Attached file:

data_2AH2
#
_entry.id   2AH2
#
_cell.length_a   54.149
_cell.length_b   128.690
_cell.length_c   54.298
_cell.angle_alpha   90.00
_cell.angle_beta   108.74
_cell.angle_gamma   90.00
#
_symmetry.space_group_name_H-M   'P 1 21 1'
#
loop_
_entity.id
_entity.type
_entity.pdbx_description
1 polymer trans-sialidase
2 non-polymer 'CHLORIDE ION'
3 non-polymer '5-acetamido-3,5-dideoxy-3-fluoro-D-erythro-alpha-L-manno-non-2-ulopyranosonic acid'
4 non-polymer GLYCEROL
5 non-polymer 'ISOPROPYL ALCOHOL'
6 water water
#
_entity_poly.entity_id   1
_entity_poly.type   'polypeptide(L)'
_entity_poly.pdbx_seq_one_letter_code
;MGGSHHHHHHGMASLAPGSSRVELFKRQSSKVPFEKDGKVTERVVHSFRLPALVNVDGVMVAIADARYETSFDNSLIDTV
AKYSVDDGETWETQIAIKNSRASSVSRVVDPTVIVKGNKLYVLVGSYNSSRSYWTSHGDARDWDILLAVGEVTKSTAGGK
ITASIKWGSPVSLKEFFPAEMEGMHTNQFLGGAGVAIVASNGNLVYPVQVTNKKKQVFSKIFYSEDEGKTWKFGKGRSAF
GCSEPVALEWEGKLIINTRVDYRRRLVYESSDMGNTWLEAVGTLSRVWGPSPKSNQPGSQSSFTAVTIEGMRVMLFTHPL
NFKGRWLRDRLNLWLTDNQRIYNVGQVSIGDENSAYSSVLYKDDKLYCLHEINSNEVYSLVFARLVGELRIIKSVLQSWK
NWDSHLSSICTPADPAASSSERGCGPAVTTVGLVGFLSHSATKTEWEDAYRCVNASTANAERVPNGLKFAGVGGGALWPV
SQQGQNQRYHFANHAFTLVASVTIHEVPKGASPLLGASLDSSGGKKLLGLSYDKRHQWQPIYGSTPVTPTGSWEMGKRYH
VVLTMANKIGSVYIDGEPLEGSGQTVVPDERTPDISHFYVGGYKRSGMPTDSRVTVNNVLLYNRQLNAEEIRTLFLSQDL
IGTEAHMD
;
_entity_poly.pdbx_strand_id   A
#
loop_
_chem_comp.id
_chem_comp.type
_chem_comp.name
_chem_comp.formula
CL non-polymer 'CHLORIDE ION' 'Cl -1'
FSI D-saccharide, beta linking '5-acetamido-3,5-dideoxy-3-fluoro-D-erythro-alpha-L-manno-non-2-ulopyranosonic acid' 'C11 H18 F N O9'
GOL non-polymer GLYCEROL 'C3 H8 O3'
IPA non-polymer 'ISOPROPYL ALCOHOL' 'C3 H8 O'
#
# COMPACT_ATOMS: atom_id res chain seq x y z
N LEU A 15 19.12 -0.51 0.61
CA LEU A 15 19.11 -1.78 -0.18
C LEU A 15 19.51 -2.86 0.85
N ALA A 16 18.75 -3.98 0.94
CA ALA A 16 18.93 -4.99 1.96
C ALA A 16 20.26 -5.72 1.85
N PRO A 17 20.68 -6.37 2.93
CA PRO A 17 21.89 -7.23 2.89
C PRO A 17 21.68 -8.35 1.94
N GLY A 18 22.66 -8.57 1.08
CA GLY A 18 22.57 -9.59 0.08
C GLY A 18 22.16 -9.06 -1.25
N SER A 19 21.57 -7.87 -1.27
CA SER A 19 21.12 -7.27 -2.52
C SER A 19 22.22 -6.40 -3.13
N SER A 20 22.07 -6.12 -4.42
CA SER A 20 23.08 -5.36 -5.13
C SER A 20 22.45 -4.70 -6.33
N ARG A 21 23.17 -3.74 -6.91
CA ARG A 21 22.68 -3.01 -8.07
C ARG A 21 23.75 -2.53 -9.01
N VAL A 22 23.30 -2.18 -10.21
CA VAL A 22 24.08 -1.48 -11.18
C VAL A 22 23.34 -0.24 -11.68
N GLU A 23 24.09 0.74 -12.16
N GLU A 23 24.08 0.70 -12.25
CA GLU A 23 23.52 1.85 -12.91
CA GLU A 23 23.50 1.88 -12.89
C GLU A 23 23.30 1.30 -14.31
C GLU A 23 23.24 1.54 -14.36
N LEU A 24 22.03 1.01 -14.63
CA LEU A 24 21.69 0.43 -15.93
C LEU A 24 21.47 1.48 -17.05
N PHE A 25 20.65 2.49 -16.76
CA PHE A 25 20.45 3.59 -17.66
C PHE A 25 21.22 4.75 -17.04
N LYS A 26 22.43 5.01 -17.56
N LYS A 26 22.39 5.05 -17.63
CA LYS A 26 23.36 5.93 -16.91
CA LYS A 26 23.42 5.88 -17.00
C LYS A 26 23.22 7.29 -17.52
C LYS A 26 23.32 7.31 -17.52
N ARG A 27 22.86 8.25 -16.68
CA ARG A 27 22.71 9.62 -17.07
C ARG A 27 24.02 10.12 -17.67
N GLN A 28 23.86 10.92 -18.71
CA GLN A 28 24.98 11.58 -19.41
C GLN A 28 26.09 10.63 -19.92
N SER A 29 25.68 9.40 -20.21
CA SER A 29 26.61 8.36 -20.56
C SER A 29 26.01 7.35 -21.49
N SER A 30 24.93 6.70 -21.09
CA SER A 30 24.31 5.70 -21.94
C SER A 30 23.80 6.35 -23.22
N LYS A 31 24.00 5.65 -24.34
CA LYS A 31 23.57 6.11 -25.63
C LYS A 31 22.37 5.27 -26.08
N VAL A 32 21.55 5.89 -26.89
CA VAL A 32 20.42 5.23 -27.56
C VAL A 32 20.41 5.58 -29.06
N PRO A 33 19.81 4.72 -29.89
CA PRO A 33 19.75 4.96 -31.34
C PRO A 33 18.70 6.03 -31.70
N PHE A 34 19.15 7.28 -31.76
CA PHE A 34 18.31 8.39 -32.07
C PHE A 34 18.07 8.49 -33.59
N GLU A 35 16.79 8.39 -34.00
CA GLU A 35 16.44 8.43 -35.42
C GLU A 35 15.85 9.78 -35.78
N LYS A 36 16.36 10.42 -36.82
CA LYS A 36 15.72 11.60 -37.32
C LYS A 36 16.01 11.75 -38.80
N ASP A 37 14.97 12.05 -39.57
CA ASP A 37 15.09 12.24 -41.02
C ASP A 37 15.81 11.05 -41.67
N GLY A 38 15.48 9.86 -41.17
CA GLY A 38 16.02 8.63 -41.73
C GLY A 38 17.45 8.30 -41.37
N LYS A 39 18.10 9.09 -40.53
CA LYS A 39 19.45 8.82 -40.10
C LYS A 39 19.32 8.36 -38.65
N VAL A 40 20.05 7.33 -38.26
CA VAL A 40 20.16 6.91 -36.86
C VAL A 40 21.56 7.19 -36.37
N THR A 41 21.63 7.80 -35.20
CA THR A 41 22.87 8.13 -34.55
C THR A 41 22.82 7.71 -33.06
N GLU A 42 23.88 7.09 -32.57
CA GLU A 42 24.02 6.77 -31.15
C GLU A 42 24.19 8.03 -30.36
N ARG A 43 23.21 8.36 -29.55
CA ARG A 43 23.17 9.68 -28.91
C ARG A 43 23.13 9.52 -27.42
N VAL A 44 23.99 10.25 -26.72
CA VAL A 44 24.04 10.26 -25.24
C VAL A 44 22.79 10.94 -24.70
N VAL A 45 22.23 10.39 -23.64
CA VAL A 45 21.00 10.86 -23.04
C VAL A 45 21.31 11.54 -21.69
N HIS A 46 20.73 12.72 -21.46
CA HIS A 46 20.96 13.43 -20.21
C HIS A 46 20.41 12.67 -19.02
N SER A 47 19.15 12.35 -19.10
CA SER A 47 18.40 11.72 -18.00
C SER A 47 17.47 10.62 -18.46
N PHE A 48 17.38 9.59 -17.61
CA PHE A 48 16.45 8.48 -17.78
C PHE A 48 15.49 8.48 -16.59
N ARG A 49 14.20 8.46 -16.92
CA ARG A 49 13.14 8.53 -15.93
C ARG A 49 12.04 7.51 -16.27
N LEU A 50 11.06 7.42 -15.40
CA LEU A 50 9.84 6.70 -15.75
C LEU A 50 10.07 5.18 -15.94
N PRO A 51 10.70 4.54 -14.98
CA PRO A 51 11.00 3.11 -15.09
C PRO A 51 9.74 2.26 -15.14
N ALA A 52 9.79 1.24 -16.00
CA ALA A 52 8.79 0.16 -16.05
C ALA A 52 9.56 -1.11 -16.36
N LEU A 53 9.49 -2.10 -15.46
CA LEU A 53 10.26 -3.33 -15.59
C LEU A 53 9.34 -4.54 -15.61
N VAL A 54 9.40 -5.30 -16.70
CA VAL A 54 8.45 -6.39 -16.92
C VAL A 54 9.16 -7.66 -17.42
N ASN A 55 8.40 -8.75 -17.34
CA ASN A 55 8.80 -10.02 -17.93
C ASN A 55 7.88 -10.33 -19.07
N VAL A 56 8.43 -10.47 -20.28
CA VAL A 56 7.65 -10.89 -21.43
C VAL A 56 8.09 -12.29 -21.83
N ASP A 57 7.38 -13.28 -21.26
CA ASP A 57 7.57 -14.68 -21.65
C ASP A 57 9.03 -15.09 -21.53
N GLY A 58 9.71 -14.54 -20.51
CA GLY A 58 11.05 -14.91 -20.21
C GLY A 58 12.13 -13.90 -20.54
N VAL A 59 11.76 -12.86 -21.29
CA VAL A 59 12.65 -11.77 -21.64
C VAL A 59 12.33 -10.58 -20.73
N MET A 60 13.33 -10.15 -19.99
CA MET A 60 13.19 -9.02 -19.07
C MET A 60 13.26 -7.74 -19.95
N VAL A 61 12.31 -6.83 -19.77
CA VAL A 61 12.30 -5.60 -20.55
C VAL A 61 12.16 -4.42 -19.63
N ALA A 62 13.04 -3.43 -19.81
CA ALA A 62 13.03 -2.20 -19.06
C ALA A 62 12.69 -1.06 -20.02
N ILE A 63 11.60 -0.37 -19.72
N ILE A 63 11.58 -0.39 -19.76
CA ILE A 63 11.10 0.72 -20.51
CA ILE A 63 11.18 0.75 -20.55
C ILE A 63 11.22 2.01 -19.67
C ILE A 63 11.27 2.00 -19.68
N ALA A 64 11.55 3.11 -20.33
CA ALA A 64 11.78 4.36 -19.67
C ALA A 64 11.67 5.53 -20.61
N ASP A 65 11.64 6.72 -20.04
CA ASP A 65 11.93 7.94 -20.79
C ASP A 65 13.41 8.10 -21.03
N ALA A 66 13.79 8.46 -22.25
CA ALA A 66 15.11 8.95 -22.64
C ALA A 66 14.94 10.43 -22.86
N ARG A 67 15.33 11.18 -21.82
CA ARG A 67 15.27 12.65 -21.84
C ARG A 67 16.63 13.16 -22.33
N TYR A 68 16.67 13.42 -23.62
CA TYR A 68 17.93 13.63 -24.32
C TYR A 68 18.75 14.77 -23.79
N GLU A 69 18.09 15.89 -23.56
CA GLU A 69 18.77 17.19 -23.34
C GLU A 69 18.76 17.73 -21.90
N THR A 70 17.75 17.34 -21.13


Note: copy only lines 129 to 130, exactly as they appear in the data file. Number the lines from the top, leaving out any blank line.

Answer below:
N LYS A 39 18.10 9.09 -40.53
CA LYS A 39 19.45 8.82 -40.10